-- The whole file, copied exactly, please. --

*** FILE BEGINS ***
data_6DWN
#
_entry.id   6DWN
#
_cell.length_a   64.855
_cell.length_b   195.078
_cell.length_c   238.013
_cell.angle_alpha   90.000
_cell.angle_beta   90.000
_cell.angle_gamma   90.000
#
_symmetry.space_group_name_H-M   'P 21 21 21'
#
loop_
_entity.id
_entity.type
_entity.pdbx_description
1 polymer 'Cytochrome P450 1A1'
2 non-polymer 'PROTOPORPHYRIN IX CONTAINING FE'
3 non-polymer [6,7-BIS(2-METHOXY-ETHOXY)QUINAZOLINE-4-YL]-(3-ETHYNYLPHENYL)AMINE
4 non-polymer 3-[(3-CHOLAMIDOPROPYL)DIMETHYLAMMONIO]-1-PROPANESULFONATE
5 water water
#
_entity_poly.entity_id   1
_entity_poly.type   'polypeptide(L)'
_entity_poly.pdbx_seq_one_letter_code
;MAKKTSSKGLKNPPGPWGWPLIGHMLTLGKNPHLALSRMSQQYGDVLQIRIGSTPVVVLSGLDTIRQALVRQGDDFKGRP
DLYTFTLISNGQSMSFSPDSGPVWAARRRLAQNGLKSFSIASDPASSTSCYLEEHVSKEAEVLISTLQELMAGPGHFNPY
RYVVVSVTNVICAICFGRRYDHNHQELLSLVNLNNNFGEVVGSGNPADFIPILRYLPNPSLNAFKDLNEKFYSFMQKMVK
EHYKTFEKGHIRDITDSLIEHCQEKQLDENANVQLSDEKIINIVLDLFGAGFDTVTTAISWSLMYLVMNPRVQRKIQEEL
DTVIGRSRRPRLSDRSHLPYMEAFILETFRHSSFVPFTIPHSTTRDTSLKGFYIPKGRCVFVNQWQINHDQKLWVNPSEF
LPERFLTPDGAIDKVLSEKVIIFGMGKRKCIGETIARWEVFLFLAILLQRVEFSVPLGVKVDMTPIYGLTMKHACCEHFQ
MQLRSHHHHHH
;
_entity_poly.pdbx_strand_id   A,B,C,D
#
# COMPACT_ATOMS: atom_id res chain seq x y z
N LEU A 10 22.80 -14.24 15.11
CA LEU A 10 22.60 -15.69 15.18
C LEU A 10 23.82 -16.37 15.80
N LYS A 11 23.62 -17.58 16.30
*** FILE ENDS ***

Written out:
data_6DWN
#
_entry.id   6DWN
#
_cell.length_a   64.855
_cell.length_b   195.078
_cell.length_c   238.013
_cell.angle_alpha   90.000
_cell.angle_beta   90.000
_cell.angle_gamma   90.000
#
_symmetry.space_group_name_H-M   'P 21 21 21'
#
loop_
_entity.id
_entity.type
_entity.pdbx_description
1 polymer 'Cytochrome P450 1A1'
2 non-polymer 'PROTOPORPHYRIN IX CONTAINING FE'
3 non-polymer [6,7-BIS(2-METHOXY-ETHOXY)QUINAZOLINE-4-YL]-(3-ETHYNYLPHENYL)AMINE
4 non-polymer 3-[(3-CHOLAMIDOPROPYL)DIMETHYLAMMONIO]-1-PROPANESULFONATE
5 water water
#
_entity_poly.entity_id   1
_entity_poly.type   'polypeptide(L)'
_entity_poly.pdbx_seq_one_letter_code
;MAKKTSSKGLKNPPGPWGWPLIGHMLTLGKNPHLALSRMSQQYGDVLQIRIGSTPVVVLSGLDTIRQALVRQGDDFKGRP
DLYTFTLISNGQSMSFSPDSGPVWAARRRLAQNGLKSFSIASDPASSTSCYLEEHVSKEAEVLISTLQELMAGPGHFNPY
RYVVVSVTNVICAICFGRRYDHNHQELLSLVNLNNNFGEVVGSGNPADFIPILRYLPNPSLNAFKDLNEKFYSFMQKMVK
EHYKTFEKGHIRDITDSLIEHCQEKQLDENANVQLSDEKIINIVLDLFGAGFDTVTTAISWSLMYLVMNPRVQRKIQEEL
DTVIGRSRRPRLSDRSHLPYMEAFILETFRHSSFVPFTIPHSTTRDTSLKGFYIPKGRCVFVNQWQINHDQKLWVNPSEF
LPERFLTPDGAIDKVLSEKVIIFGMGKRKCIGETIARWEVFLFLAILLQRVEFSVPLGVKVDMTPIYGLTMKHACCEHFQ
MQLRSHHHHHH
;
_entity_poly.pdbx_strand_id   A,B,C,D
#
# COMPACT_ATOMS: atom_id res chain seq x y z
N LEU A 10 22.80 -14.24 15.11
CA LEU A 10 22.60 -15.69 15.18
C LEU A 10 23.82 -16.37 15.80
N LYS A 11 23.62 -17.58 16.30